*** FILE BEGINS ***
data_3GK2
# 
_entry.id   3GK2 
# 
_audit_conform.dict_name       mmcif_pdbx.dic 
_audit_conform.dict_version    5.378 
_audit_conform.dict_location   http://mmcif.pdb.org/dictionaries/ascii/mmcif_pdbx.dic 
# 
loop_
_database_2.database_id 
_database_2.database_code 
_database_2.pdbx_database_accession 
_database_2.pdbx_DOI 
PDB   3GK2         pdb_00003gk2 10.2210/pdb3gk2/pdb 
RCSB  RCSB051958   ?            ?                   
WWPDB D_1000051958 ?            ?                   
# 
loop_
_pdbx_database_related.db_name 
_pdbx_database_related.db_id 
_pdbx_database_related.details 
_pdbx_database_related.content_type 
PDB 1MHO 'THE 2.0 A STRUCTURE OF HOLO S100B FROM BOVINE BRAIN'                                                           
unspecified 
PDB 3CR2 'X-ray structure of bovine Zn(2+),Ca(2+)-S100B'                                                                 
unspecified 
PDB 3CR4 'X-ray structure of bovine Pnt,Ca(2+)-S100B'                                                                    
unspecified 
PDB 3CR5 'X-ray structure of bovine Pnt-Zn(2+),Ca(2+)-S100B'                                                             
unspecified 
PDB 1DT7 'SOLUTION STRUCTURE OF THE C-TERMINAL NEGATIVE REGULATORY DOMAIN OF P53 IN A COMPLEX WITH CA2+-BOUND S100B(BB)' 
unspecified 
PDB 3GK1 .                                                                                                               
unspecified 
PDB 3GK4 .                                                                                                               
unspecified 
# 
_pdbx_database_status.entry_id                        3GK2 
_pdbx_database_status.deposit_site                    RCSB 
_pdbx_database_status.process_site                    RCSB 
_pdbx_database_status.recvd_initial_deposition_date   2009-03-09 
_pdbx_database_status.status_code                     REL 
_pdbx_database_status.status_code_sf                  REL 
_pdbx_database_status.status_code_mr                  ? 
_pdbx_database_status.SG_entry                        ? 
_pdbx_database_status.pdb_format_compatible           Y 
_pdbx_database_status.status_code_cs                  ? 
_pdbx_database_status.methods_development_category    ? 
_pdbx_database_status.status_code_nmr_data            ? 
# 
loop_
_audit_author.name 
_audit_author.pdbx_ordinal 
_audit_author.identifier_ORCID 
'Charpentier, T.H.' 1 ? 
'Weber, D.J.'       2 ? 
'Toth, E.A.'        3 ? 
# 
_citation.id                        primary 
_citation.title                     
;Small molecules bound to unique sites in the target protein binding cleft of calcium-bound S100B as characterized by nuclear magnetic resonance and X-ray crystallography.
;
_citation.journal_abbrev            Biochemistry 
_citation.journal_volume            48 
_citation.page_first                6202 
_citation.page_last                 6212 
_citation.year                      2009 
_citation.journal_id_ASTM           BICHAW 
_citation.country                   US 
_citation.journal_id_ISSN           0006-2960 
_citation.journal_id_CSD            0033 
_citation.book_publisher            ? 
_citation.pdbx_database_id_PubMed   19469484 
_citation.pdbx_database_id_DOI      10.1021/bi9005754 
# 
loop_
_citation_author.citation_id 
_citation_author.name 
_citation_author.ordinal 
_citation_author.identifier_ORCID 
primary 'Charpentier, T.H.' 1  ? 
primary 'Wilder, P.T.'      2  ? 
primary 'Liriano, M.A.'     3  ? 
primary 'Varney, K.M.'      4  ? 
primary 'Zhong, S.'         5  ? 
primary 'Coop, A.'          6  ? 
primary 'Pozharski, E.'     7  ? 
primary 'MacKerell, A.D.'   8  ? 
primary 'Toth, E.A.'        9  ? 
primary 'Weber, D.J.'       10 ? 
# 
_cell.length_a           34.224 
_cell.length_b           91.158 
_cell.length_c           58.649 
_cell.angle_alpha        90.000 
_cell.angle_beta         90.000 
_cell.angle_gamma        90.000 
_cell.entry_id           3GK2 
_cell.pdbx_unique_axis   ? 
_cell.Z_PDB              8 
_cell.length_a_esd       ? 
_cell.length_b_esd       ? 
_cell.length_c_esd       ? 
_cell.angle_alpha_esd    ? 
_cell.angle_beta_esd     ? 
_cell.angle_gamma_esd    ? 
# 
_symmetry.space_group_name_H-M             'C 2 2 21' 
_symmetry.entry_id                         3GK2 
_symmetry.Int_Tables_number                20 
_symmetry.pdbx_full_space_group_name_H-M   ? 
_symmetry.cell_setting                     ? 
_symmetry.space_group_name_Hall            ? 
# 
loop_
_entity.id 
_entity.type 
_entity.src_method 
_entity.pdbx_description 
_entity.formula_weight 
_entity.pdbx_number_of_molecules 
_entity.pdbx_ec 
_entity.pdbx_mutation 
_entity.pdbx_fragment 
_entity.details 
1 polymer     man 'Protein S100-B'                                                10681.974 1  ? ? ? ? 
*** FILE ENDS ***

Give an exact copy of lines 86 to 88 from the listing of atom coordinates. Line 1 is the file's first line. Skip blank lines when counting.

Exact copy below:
primary 'Coop, A.'          6  ? 
primary 'Pozharski, E.'     7  ? 
primary 'MacKerell, A.D.'   8  ? 